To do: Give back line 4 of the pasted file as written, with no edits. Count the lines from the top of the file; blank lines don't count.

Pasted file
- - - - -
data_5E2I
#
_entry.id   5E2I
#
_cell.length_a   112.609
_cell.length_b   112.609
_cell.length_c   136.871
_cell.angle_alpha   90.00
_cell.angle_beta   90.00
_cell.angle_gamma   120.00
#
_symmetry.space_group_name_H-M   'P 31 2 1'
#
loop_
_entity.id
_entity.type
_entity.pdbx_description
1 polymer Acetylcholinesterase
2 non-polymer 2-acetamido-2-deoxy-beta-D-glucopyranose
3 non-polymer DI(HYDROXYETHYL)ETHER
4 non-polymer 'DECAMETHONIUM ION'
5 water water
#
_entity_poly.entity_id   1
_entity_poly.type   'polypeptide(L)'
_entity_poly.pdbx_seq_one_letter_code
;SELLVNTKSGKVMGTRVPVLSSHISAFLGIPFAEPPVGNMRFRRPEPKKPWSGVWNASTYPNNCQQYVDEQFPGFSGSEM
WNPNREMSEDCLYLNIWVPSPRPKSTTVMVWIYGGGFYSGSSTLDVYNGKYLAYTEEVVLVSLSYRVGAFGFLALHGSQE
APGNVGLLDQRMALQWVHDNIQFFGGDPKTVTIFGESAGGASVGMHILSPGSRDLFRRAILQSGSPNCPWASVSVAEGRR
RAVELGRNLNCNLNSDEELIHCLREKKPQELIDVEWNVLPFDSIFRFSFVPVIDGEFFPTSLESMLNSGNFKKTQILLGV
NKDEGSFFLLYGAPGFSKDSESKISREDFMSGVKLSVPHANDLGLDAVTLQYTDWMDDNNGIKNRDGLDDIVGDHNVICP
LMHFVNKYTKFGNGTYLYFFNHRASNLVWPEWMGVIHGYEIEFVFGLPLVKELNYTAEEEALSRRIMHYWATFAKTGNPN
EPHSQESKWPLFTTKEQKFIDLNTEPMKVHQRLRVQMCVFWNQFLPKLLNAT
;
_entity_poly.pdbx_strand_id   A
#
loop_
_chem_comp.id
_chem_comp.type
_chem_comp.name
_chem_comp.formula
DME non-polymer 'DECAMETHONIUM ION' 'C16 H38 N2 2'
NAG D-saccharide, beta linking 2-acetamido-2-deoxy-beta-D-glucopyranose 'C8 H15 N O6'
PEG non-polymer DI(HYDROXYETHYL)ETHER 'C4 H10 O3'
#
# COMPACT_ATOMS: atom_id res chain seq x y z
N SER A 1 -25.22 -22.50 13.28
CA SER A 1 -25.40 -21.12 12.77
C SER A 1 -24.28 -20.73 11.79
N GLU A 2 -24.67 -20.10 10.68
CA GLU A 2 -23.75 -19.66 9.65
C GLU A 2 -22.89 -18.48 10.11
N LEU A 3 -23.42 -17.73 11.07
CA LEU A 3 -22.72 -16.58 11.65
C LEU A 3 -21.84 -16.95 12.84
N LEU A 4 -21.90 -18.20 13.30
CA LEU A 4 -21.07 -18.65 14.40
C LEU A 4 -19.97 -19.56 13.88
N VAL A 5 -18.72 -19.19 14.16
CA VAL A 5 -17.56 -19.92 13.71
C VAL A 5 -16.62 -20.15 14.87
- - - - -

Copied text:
#